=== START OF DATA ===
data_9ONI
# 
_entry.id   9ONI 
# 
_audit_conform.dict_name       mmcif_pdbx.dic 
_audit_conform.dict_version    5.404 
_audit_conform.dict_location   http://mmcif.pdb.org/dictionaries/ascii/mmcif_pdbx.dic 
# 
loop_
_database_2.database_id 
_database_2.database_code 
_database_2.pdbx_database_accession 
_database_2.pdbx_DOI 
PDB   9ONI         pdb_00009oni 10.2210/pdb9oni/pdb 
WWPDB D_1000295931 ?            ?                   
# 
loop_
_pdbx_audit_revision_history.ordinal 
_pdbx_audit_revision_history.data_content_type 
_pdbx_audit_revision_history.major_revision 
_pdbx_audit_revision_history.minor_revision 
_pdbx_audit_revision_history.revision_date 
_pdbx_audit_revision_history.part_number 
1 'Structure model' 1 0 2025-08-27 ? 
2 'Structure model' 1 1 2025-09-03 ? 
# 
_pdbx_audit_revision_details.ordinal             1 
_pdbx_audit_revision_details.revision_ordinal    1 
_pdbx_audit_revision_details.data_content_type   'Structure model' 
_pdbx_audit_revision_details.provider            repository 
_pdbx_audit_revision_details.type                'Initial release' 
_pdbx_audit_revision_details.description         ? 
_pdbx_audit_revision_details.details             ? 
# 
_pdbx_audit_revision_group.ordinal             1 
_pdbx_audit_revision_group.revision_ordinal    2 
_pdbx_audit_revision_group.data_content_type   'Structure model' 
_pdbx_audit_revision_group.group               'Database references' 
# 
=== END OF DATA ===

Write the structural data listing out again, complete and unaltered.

data_9ONI
# 
_entry.id   9ONI 
# 
_audit_conform.dict_name       mmcif_pdbx.dic 
_audit_conform.dict_version    5.404 
_audit_conform.dict_location   http://mmcif.pdb.org/dictionaries/ascii/mmcif_pdbx.dic 
# 
loop_
_database_2.database_id 
_database_2.database_code 
_database_2.pdbx_database_accession 
_database_2.pdbx_DOI 
PDB   9ONI         pdb_00009oni 10.2210/pdb9oni/pdb 
WWPDB D_1000295931 ?            ?                   
# 
loop_
_pdbx_audit_revision_history.ordinal 
_pdbx_audit_revision_history.data_content_type 
_pdbx_audit_revision_history.major_revision 
_pdbx_audit_revision_history.minor_revision 
_pdbx_audit_revision_history.revision_date 
_pdbx_audit_revision_history.part_number 
1 'Structure model' 1 0 2025-08-27 ? 
2 'Structure model' 1 1 2025-09-03 ? 
# 
_pdbx_audit_revision_details.ordinal             1 
_pdbx_audit_revision_details.revision_ordinal    1 
_pdbx_audit_revision_details.data_content_type   'Structure model' 
_pdbx_audit_revision_details.provider            repository 
_pdbx_audit_revision_details.type                'Initial release' 
_pdbx_audit_revision_details.description         ? 
_pdbx_audit_revision_details.details             ? 
# 
_pdbx_audit_revision_group.ordinal             1 
_pdbx_audit_revision_group.revision_ordinal    2 
_pdbx_audit_revision_group.data_content_type   'Structure model' 
_pdbx_audit_revision_group.group               'Database references' 
# 